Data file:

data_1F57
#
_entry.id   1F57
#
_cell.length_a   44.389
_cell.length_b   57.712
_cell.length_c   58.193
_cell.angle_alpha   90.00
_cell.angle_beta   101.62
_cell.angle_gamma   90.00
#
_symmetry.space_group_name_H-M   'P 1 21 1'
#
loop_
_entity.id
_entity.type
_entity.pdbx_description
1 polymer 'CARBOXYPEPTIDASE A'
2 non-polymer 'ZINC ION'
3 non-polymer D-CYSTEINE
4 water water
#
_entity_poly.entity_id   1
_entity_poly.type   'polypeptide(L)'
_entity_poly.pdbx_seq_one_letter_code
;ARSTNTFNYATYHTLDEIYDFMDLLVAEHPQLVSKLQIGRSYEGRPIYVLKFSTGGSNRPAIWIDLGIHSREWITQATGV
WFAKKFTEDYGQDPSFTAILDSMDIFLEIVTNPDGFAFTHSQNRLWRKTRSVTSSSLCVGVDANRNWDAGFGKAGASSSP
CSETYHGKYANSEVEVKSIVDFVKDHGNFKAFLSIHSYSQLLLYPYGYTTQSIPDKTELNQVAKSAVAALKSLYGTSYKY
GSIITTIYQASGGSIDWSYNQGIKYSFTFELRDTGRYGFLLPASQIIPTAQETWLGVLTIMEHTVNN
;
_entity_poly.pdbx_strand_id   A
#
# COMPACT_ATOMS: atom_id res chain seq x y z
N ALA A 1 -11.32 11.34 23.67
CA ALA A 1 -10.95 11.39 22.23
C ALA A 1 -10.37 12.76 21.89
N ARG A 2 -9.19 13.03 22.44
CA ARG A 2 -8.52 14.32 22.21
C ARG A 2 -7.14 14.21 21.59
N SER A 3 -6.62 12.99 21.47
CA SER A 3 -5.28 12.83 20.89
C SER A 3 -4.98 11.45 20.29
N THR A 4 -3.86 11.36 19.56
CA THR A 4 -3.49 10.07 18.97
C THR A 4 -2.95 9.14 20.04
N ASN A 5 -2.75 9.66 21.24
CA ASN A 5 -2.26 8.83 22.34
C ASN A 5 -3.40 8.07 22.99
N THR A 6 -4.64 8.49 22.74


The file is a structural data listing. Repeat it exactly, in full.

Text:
data_1F57
#
_entry.id   1F57
#
_cell.length_a   44.389
_cell.length_b   57.712
_cell.length_c   58.193
_cell.angle_alpha   90.00
_cell.angle_beta   101.62
_cell.angle_gamma   90.00
#
_symmetry.space_group_name_H-M   'P 1 21 1'
#
loop_
_entity.id
_entity.type
_entity.pdbx_description
1 polymer 'CARBOXYPEPTIDASE A'
2 non-polymer 'ZINC ION'
3 non-polymer D-CYSTEINE
4 water water
#
_entity_poly.entity_id   1
_entity_poly.type   'polypeptide(L)'
_entity_poly.pdbx_seq_one_letter_code
;ARSTNTFNYATYHTLDEIYDFMDLLVAEHPQLVSKLQIGRSYEGRPIYVLKFSTGGSNRPAIWIDLGIHSREWITQATGV
WFAKKFTEDYGQDPSFTAILDSMDIFLEIVTNPDGFAFTHSQNRLWRKTRSVTSSSLCVGVDANRNWDAGFGKAGASSSP
CSETYHGKYANSEVEVKSIVDFVKDHGNFKAFLSIHSYSQLLLYPYGYTTQSIPDKTELNQVAKSAVAALKSLYGTSYKY
GSIITTIYQASGGSIDWSYNQGIKYSFTFELRDTGRYGFLLPASQIIPTAQETWLGVLTIMEHTVNN
;
_entity_poly.pdbx_strand_id   A
#
# COMPACT_ATOMS: atom_id res chain seq x y z
N ALA A 1 -11.32 11.34 23.67
CA ALA A 1 -10.95 11.39 22.23
C ALA A 1 -10.37 12.76 21.89
N ARG A 2 -9.19 13.03 22.44
CA ARG A 2 -8.52 14.32 22.21
C ARG A 2 -7.14 14.21 21.59
N SER A 3 -6.62 12.99 21.47
CA SER A 3 -5.28 12.83 20.89
C SER A 3 -4.98 11.45 20.29
N THR A 4 -3.86 11.36 19.56
CA THR A 4 -3.49 10.07 18.97
C THR A 4 -2.95 9.14 20.04
N ASN A 5 -2.75 9.66 21.24
CA ASN A 5 -2.26 8.83 22.34
C ASN A 5 -3.40 8.07 22.99
N THR A 6 -4.64 8.49 22.74